Friday, March 16, 2012

Taliban Suspend Talks | Karzai Demands US Back to Bases

The decision by the Taliban to suspend talks, and the demand by President Karzai that all US and NATO troops leave the village-centered forward-operating bases, are fundamental rejections of current US policy.

The murder last weekend of 16 Afghan civilians by a US soldier is being used by President Karzai to demand (once again) that US and NATO forces vacate the forward-operating bases scattered across the country. These bases are the launch pads for kill/capture operations and night raids that have angered Afghans across the country.

The map above does not show all the bases that the US and NATO have in the country but it gives a sense. Last week Nick Turse documented the real number as more than 450.
In early 2010, the U.S.-led International Security Assistance Force (ISAF) had nearly 400 bases in Afghanistan. Today, Lieutenant Lauren Rago of ISAF public affairs tells TomDispatch, the number tops 450.

Kate Clark has an analysis of the Taliban statement released yesterday. It should be no surprise that the presence of foreign troops it at the core of their demands.

‘… the Afghan issue has two main dimensions; one is internal and the other external… Until and unless the external dimension is settled which rests entirely in the hands of the foreigners, discussing the internal dimension is meaningless and is nothing more than a waste of time. Therefore the Islamic Emirate considers talking with the Kabul administration as pointless.’ - Taliban Statement

Taliban Suspend Talks

“There has been a worrying lack of urgency from the Americans about the opportunity for talks provided by the Taleban’s opening on 3 January of a political office in Qatar. The move, which necessarily had been approved by Washington, was proof of some political courage by both sides, something tangible emerging from their months’ long dance of comments which had appeared aimed at somehow encouraging the other or mitigating their fears (for detail, see AAN blog). However, the timing of the Qatar office opening was always going to be tricky. Early January did not give much time to come up with something more solid before the Taleban had to either decide to keep talking or start rousing the rank and file to go back into battle after their winter rest.

The Taleban have now suspended the political process unilaterally. The statement, unusually for the Taleban holds back on the rhetoric and insults and instead concentrates quite soberly on making political points. They said the US envoy in his latest meeting presented new conditions which contradicted an already agreed memorandum of understanding. The Americans, were they said, ‘wasting time’. (The full text of the Taleban statement can be seen at the end of this piece).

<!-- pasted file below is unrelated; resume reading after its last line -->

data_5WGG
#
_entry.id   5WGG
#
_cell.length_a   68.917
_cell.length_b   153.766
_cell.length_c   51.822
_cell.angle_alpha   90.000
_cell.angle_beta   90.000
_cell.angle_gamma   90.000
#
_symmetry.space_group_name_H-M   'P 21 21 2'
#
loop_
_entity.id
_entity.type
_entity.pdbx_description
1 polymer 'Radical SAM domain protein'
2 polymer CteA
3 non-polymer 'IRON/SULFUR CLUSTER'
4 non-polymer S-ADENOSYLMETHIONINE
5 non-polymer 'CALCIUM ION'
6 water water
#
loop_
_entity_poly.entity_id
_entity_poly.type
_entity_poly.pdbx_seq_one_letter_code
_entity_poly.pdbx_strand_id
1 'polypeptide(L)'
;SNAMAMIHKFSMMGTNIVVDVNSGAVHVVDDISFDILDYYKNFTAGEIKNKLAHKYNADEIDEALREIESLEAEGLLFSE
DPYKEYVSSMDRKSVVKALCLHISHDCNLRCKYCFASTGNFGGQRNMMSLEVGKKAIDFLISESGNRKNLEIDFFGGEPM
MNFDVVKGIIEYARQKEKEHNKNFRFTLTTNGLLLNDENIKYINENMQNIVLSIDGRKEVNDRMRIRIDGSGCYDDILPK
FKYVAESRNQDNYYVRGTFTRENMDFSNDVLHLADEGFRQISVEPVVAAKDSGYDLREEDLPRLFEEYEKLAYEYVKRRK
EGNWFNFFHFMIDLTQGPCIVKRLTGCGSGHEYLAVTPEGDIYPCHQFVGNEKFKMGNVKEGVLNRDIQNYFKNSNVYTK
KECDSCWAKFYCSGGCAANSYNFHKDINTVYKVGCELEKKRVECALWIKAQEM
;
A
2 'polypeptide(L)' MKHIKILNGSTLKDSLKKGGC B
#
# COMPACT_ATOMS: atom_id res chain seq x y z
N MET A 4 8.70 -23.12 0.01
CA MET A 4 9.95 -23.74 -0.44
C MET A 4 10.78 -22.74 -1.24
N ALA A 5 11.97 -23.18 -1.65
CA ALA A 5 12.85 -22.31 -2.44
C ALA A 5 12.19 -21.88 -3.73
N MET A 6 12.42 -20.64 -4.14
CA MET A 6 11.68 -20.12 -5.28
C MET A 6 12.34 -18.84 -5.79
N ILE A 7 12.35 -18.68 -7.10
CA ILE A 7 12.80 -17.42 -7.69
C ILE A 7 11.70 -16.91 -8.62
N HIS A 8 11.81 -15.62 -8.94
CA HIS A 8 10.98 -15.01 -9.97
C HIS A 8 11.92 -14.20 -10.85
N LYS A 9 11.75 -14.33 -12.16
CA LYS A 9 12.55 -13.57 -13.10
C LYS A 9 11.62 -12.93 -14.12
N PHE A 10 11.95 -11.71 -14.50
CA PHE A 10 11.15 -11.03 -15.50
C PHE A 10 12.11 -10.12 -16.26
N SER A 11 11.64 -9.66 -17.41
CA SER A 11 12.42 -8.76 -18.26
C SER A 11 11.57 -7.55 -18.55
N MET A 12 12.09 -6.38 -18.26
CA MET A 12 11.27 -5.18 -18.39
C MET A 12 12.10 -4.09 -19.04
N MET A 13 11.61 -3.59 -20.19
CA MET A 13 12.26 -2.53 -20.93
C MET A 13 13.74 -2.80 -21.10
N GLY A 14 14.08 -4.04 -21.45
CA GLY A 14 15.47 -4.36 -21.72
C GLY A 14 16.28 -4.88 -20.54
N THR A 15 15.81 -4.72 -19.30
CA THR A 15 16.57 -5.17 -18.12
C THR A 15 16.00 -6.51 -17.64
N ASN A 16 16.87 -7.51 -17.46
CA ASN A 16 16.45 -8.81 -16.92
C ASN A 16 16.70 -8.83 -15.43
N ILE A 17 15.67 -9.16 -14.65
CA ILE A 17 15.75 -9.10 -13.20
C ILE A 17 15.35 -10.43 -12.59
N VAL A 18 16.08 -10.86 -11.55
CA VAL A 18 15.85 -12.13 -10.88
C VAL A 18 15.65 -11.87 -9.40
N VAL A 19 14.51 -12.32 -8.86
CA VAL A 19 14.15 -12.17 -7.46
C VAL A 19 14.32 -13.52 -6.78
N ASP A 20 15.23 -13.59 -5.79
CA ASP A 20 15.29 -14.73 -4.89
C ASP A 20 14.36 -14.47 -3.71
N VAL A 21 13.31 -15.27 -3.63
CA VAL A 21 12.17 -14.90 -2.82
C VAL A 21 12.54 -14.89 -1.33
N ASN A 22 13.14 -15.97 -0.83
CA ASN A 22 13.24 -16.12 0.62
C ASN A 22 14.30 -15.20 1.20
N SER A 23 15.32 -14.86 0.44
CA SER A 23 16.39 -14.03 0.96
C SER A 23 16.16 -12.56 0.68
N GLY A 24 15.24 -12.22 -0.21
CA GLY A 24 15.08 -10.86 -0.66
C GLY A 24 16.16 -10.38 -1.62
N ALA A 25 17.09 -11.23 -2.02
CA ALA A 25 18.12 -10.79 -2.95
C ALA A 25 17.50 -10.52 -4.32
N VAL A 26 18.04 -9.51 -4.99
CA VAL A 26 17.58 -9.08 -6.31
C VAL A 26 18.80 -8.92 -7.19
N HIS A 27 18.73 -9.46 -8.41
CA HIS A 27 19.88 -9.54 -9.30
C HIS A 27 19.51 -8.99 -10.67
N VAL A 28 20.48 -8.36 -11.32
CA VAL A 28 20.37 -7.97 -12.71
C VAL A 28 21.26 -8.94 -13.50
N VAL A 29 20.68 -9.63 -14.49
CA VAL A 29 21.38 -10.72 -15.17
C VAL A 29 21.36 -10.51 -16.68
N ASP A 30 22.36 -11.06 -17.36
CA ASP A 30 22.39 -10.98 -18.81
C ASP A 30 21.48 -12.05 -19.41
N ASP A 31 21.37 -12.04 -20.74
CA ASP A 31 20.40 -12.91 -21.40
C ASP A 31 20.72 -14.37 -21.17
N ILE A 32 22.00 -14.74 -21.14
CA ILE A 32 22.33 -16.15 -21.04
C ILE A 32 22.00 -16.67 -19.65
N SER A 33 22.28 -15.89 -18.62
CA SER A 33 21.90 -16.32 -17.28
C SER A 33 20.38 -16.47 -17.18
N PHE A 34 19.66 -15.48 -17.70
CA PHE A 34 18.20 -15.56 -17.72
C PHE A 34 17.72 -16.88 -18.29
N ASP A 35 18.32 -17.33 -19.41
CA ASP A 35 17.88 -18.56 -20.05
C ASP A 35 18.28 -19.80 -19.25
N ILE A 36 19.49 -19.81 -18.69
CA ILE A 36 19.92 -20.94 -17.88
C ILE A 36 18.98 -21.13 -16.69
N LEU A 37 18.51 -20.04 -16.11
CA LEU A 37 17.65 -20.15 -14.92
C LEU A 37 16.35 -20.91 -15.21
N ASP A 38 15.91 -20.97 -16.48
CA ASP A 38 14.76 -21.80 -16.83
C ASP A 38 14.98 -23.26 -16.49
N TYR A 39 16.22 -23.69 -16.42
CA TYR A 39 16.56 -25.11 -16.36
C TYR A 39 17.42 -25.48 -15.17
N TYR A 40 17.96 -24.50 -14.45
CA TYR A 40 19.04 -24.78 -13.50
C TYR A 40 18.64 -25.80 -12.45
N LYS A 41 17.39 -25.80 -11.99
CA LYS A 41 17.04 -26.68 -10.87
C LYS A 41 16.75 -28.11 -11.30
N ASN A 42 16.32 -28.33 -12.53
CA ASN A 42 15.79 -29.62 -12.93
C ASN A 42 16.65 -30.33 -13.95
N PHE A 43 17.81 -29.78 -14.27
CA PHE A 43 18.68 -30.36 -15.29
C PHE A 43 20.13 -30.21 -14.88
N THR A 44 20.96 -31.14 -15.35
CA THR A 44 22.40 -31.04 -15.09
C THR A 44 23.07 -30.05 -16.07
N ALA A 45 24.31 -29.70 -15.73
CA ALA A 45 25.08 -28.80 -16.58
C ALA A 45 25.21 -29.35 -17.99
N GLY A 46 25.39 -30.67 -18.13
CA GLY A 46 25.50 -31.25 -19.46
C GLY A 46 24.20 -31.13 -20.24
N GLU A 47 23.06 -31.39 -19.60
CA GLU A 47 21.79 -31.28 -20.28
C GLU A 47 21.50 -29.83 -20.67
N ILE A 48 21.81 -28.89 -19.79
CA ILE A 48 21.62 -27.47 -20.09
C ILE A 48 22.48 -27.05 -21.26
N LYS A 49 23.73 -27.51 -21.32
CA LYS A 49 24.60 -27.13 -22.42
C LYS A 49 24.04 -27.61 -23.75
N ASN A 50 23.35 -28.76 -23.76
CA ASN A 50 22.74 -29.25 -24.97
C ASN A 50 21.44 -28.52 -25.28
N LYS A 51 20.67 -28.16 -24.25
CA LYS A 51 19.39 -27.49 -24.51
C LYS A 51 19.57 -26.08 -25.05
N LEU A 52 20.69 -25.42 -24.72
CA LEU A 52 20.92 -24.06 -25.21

The statement says the ‘diplomatic office in Qatar was opened with the purpose of ‘reaching an understanding with the international community’ and of ‘addressing some specific issues with the American invaders.’ It said the Taleban wanted to be able to have face-to-face dialogue in ‘complete freedom’ and ‘away from danger’ and to silence critics who said the Taleban had no address (where they could be spoken to) or was just a ‘warring faction’ which had no political or administrative capacities and wanted to harm other nations. To this end, the statement said, they ‘started holding preliminary talks with the occupying enemy.’


Ahmad Rashid writing earlier this week in the financial times raised the same point. Arguing that the Government of Afghanistan can’t seek a long-term US military presence and peace with the Taliban.
“The Afghan president’s desire to seek a strategic partnership agreement with the US is becoming more and more unacceptable to the Afghan people. At the same time he also wants to make peace with the Taliban, but they have no desire for a pact with Washington. His dilemma, which he still refuses to understand, is that he can either ask for a long-term US presence or peace with the Taliban, but not both.”

It is based on this fact.
“Increasing numbers of Afghans would agree with what the Taliban have been arguing for almost a decade: that the western presence in Afghanistan is prolonging the war, causing misery and bloodshed.”

He ends with the challenges ahead.
“After the spate of incidents this year, there should be no doubt in Washington that seeking a negotiated settlement to end the war with the Taliban as quickly as possible is the only way out. Mr Obama has to put his weight behind this strategy to ensure an orderly withdrawal and to give the Afghan people the chance of an end to this war. A power-sharing formula with the Taliban, which now appears increasingly unavoidable, and an accord with neighbouring states to limit their interference, will be key.

In 1989 it was America and Pakistan who refused to allow a political solution to end the fighting because they wanted not just the Soviets gone but also Moscow’s Afghan protégées led by Mohammad Najibullah. Instead he hung on for three years, resulting in a civil war. America cannot again leave Afghanistan with a civil war as its bequest to the Afghans. Washington, and Nato, must seek an end to the war before withdrawing their forces. Despite the tragic death of so many innocent children, this is still possible if there is a concerted diplomatic and political push.”


Additional analysis: Taliban

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